Ruth Bader Ginsburg leaves a nuanced legacy on environmental issues

Ruth Bader Ginsburg, champion of women’s rights and one of the Supreme Court’s most liberal justices, has died. She was 87 years old.

Ginsburg, who had been the oldest judge on the court, had suffered from several health problems in recent years, including a recent recurrence of liver cancer (green wire, July 17). She died “surrounded by her family at her home in Washington, DC, due to complications from metastatic pancreatic cancer,” the Supreme Court said in a statement released today.

Former President Clinton appointed Ginsburg to the nation’s highest court in 1993. She was the second woman to serve on the court.

His death leaves an opening in the Supreme Court, which President Trump could fill. Trump has already benched Justices Neil Gorsuch and Brett Kavanaugh, and a third choice would further entrench the court’s conservative majority. The President recently released an updated list of future Supreme Court justices (green wireSeptember 10).

Such a change could affect how the court adjudicates outstanding challenges to the Trump administration’s environmental agenda. Trump’s efforts to reduce emissions from Obama-era vehicles, water permits and other standards could eventually reach the judges.

Best known for her advocacy of gender equality, Ginsburg was also seen as a reliable vote for environmental interests vying in the high court. In practice, its jurisprudence was much more complex.

In the historical case of climate American Electric Power Co. Inc. v. ConnecticutGinsburg led the court’s unanimous opinion that private entities and states could not sue power companies for their contributions to climate change under federal common law.

The 2011 case followed the court’s 5-4 decision – Ginsburg had a majority – in Massachusetts v. EPAwho said the federal government has the authority to regulate greenhouse gas emissions as “air pollutants” under the Clean Air Act.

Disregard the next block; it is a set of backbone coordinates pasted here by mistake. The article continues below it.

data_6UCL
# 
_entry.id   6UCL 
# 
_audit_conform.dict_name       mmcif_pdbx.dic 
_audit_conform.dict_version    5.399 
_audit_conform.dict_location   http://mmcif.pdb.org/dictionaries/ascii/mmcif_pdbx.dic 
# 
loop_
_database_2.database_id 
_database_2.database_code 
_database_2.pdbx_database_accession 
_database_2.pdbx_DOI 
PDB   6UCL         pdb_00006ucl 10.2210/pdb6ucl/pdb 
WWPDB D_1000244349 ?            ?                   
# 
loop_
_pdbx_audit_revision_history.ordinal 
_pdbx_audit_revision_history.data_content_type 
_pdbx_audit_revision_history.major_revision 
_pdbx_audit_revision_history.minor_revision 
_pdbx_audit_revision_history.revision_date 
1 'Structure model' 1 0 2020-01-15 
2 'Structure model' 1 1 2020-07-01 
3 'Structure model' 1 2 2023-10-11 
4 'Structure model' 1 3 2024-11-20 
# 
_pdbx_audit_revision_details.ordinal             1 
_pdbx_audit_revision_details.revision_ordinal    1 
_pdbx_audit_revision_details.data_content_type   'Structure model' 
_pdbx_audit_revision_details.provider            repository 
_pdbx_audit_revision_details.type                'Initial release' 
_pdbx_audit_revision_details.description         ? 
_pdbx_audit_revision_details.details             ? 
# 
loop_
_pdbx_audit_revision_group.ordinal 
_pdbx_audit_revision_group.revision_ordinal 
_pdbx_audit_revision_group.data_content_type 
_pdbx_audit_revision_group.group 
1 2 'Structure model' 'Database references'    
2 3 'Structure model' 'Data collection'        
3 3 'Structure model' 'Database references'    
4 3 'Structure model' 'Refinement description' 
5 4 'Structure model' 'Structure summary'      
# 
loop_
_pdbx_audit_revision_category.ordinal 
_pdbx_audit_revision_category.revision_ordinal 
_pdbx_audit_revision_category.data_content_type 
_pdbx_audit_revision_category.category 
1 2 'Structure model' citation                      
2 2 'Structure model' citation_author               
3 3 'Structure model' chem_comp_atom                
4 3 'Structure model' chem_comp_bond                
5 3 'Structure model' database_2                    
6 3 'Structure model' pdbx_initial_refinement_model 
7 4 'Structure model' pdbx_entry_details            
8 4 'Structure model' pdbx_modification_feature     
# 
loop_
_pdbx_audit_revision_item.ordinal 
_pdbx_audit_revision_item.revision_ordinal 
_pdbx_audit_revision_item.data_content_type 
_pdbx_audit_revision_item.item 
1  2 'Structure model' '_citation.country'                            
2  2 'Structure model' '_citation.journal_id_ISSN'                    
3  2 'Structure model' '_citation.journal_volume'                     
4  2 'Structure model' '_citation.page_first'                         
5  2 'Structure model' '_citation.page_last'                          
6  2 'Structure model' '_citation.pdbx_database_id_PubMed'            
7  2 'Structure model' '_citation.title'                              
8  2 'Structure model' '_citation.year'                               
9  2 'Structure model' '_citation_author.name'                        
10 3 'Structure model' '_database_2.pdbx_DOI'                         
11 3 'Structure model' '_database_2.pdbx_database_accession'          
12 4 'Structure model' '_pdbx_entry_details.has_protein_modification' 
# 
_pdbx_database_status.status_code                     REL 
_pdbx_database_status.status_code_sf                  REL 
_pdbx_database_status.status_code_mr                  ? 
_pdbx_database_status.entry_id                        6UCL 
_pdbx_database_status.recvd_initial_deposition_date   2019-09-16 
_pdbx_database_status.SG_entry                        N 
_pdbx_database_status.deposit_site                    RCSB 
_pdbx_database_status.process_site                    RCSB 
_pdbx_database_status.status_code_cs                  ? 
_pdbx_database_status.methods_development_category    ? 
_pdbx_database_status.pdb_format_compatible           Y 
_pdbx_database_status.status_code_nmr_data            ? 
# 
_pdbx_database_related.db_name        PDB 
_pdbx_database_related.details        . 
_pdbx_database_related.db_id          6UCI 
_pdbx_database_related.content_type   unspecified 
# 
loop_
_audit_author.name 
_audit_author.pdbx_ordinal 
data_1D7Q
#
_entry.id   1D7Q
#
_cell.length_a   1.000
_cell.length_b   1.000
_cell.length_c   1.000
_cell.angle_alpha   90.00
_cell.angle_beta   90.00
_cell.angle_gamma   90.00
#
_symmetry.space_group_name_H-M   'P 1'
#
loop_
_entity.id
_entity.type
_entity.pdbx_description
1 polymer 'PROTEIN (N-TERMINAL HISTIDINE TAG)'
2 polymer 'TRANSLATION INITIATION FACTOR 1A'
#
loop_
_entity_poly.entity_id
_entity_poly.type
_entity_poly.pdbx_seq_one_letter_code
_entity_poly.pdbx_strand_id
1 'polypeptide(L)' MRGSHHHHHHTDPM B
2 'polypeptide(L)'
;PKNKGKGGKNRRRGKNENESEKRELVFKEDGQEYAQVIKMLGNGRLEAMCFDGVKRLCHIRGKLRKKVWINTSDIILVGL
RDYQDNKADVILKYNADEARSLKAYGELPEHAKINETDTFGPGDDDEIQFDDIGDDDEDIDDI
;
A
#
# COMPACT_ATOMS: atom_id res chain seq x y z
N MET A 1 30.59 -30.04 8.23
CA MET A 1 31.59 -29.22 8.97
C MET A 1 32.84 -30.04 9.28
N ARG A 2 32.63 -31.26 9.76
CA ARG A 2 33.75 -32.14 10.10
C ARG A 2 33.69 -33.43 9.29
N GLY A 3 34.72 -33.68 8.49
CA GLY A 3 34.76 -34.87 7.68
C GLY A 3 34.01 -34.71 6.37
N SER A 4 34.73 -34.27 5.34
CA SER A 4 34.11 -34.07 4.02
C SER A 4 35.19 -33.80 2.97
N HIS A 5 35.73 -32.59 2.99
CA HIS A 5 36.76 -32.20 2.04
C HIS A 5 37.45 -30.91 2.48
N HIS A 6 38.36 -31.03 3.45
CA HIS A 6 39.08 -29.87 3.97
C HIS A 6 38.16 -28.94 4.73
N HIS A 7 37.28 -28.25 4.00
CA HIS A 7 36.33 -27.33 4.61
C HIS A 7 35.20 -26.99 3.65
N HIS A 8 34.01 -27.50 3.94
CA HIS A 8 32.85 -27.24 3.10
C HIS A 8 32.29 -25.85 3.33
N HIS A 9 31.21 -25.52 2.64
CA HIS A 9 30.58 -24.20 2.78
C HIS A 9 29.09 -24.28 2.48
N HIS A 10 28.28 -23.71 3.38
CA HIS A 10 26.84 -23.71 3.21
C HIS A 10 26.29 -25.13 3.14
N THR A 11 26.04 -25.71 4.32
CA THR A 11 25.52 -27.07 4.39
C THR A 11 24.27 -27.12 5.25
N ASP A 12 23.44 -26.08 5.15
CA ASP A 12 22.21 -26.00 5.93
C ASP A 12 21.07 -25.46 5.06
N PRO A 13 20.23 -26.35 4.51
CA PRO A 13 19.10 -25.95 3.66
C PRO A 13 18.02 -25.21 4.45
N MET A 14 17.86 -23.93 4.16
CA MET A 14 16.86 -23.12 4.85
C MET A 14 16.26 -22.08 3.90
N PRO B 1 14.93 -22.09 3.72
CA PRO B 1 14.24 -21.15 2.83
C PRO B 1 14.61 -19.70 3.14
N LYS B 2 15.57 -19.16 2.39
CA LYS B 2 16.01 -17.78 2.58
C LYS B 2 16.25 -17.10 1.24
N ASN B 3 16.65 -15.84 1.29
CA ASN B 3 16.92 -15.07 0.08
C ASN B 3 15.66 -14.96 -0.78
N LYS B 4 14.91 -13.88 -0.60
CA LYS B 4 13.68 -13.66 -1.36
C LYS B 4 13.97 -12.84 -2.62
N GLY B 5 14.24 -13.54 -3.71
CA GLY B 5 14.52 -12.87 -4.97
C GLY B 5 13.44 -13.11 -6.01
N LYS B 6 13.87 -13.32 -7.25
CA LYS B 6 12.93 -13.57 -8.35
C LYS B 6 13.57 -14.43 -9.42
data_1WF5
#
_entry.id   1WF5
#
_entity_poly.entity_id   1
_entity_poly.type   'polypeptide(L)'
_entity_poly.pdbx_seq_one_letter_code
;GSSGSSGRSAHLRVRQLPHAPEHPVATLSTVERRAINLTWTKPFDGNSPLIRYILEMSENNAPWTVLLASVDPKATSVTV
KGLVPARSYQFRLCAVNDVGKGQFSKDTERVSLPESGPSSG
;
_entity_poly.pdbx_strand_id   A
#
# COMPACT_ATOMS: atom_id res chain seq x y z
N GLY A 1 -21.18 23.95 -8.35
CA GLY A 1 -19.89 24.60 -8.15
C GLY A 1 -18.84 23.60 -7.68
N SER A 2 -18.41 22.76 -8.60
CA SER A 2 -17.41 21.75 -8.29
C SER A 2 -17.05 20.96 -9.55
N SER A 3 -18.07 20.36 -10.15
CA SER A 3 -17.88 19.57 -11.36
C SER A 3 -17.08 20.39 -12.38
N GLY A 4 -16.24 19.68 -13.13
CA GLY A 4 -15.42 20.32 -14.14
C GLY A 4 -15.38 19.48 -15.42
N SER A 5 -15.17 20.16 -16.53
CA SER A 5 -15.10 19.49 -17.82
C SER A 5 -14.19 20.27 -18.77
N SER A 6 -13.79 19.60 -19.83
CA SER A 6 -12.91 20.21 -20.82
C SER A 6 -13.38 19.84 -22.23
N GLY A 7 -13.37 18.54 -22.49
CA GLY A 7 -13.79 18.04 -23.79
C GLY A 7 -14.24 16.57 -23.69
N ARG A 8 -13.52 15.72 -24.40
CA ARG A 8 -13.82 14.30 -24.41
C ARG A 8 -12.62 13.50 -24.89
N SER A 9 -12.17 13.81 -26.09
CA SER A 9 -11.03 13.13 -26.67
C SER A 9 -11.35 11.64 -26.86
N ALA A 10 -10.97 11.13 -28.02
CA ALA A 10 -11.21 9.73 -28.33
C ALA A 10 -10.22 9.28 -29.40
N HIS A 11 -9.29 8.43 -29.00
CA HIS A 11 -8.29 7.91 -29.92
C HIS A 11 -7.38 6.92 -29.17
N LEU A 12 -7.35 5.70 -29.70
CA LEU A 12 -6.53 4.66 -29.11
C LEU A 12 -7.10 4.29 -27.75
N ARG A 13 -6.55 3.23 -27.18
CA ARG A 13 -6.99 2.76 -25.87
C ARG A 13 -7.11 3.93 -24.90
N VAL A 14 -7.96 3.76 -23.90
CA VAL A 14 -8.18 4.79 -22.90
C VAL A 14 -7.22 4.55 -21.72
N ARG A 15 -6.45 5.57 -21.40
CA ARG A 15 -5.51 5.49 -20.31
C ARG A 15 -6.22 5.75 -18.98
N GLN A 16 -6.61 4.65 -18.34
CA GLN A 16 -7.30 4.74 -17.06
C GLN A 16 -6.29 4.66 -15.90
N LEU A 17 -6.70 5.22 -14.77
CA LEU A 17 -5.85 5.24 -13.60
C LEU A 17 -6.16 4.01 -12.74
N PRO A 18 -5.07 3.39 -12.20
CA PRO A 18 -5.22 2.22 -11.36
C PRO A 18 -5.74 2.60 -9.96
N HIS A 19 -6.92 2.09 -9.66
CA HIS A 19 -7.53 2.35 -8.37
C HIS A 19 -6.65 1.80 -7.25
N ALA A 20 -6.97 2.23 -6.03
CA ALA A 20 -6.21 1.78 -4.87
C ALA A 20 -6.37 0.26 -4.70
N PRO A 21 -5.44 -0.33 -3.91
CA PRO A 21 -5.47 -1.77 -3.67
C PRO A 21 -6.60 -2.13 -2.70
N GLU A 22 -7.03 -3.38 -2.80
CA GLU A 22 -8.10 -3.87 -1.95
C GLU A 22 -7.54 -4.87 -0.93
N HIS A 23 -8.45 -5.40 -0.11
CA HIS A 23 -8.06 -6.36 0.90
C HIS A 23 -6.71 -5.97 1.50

“The law itself thus provides a means to seek limits on carbon dioxide emissions from national power plants — the same relief that plaintiffs seek by invoking federal common law,” Ginsburg wrote in American Electric Power.

“We don’t see room for a parallel track.”

Similar issues have come into play in a recent series of lawsuits brought by cities, counties and a state trying to make big oil companies pay for the local impacts of climate change. The municipalities’ attorneys argued that their nuisance claims could proceed in state court.

Ginsburg also joined the court’s liberal wing in dissents in two landmark Clean Water Act cases. These minority opinions in Northern Cook County Solid Waste Agency v Army Corps of Engineers and Rapanos v. United States expressed support for a broader definition of waters under the jurisdiction of the Clean Water Act.

Prior to her Supreme Court nomination, Ginsburg served on the United States Court of Appeals for the District of Columbia Circuit after being nominated by former President Carter.

Ginsburg began his career in academia. She taught at Rutgers University and her alma mater Columbia Law School, where she transferred from Harvard Law School after her husband, Martin Ginsburg, took a job in New York.

Martin Ginsburg died in 2010. The couple met as undergraduates at Cornell University and had two children, James and Jane.

Reprinted from Climatewire with permission from E&E News. E&E provides daily coverage of top energy and environmental news at

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